Perennials for June/July?

emmi331(7)May 30, 2012

I live in SW Virginia. Right now my little back garden looks lovely, with all kinds of flowers coming out. But I don't really have much that will bloom later (until late August, when goldenrod and rudbekia show up). Any suggestions for perennials that bloom in June and/or July?

I don't want to just look at greenery those months! Thanks.

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meldy_nva(z6b VA)

My favorite is spirea Japonica; I have Shiboru (sp?) and it is covered with masses of blooms in shades from almost-white to a soft rosy pink from spring to frost. All it asks is to be watered during droughts and a standard gentle pruning (just to remove crossed branches) in late water. Mine is in near-full sun beside a south-facing brick wall and is now about 15 years old; I had it in a huge pot for a couple years, but unless you like to water daily in the heat, don't bother with a pot. It is now about 40" tall.

Lilies are always reliable: Asiatic and Longiforum for [usually] June & July; Oriental and trumpet for July into August; some species bloom most of the season. Mild winters seem to activate early blooms, my asiatics are now showing color. Warning: read labels carefully, some (such as Regale Trumpet) get very tall and require staking. I put a 30" tall plastic-covered wire fence just house-side of the lilies and tie when they are about 2' and again at 3' tall. The lily leaves hide the fence. Lilies can quickly use up your budget, so watch for end-of-season sales; JohnScheepers usually runs one in late November.

Hydrangeas, of course for semi-shade. Read the labels, newer varieties now bloom almost all summer. I have Nikki, which is just now starting to bloom; as long as it gets enough water, it will keep on blooming to frost. ~ enough from Nikki's viewpoint is rather more than I usually think of during the August droughts, but it always starts more blooms as soon as it gets a good drink. Some varieties do quite well in full sun, so again, read the labels to be sure you get what you want.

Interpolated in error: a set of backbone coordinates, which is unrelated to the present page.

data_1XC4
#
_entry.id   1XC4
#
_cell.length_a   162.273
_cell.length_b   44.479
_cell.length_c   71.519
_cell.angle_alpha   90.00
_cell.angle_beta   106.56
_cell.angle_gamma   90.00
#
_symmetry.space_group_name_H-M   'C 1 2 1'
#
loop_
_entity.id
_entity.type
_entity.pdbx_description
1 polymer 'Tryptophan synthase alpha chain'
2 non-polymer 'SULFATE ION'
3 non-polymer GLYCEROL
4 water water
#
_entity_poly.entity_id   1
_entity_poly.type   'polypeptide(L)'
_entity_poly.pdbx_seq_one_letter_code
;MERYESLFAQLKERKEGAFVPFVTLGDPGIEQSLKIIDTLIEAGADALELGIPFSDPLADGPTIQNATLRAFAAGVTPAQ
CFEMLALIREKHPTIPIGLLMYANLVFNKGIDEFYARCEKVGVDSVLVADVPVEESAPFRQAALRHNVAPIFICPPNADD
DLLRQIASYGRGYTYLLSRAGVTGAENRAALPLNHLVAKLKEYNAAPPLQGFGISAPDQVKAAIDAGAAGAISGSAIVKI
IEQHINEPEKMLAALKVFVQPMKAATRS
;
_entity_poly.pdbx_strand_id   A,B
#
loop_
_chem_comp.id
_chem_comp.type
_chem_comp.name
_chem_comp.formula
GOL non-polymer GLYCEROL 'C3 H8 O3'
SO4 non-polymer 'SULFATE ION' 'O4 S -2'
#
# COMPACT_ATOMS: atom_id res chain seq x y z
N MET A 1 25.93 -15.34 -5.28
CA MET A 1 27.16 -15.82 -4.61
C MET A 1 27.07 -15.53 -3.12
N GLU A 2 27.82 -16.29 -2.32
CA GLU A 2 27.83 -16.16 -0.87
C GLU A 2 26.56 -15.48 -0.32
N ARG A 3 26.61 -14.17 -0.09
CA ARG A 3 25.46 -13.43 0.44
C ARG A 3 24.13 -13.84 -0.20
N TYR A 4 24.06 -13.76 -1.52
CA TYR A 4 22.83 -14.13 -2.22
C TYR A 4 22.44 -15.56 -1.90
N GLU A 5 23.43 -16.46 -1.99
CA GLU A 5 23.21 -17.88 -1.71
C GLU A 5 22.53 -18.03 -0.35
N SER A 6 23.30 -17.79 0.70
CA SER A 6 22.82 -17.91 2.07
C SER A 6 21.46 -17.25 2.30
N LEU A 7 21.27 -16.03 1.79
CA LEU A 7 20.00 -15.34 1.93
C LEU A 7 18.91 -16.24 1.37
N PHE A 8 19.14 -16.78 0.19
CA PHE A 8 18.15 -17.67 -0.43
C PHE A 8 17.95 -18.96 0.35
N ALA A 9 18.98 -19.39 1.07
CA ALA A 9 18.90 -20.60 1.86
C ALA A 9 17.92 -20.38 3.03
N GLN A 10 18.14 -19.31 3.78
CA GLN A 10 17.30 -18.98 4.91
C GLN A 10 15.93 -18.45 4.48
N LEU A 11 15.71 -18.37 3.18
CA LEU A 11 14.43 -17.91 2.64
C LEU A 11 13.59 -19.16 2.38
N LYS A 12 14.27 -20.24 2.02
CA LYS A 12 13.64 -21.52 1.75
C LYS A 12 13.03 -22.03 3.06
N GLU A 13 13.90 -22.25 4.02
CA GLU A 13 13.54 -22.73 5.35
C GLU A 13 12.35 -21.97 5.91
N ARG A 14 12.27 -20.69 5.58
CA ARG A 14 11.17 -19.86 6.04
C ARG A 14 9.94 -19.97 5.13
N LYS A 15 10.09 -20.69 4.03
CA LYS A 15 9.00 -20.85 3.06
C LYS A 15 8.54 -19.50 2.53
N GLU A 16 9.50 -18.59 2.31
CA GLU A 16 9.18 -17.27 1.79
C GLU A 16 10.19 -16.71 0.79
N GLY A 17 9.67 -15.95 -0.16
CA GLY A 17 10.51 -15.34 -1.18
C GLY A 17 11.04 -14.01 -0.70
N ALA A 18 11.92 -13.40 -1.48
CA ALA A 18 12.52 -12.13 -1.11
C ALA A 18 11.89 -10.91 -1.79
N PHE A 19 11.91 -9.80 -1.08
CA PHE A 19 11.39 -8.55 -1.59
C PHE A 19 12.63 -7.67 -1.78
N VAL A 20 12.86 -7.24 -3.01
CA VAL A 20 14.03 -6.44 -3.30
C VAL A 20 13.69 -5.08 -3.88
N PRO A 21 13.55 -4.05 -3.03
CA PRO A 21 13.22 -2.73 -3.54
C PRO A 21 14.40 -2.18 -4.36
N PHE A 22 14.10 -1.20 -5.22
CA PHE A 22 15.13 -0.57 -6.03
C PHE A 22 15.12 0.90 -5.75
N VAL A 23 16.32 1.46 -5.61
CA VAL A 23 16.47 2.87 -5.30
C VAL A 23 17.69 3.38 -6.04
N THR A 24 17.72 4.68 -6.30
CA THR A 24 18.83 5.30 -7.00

Garden phlox are reliable in light shade to full sun; again, water during droughts! It's worth it to get mildew-resistant varieties. I've never had much trouble with mildew, but I've noticed those seem to endure dry conditions just a bit better.

You might consider a multi-colored leaf viburnum. Spring blossoms and winter berries, so it's interesting most of the year. (See; sorry I've forgotten the variety name.)

Garden hibiscus, the soft-stemmed shrubby type not the tree. DH grew 5 plants from seed and they are still doing well after a couple decades. However, seed can be a bit tricky, it's easier just to get a plant. (See for Pink Swirl plants) They aren't as water-demanding as hydrangeas, but the more water they get during hot spells, the more flower they produce. In July and August I run a hose from the clothes washer to the hibiscus bed, they seem to thrive on rinse water, lol.

Cannas are always reliable; I mulch 12 inches for winter, but in zone 7 you might not have to do that.

I hope that gives you some ideas. You might want to check the catalogs for a plant nursery such as BlueStone; they do an excellent job of estimating bloom times and growing requirements. (I am not affiliated with BlueStone other than as a very satisfied customer.)

    Bookmark   May 31, 2012 at 2:20PM
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Many thanks, meldy, for your excellent suggestions! I already have hydrangea; I believe it's the Nikki variety. It's blooming beautifully - I had to move it several times over the years before finding a spot where it would do well.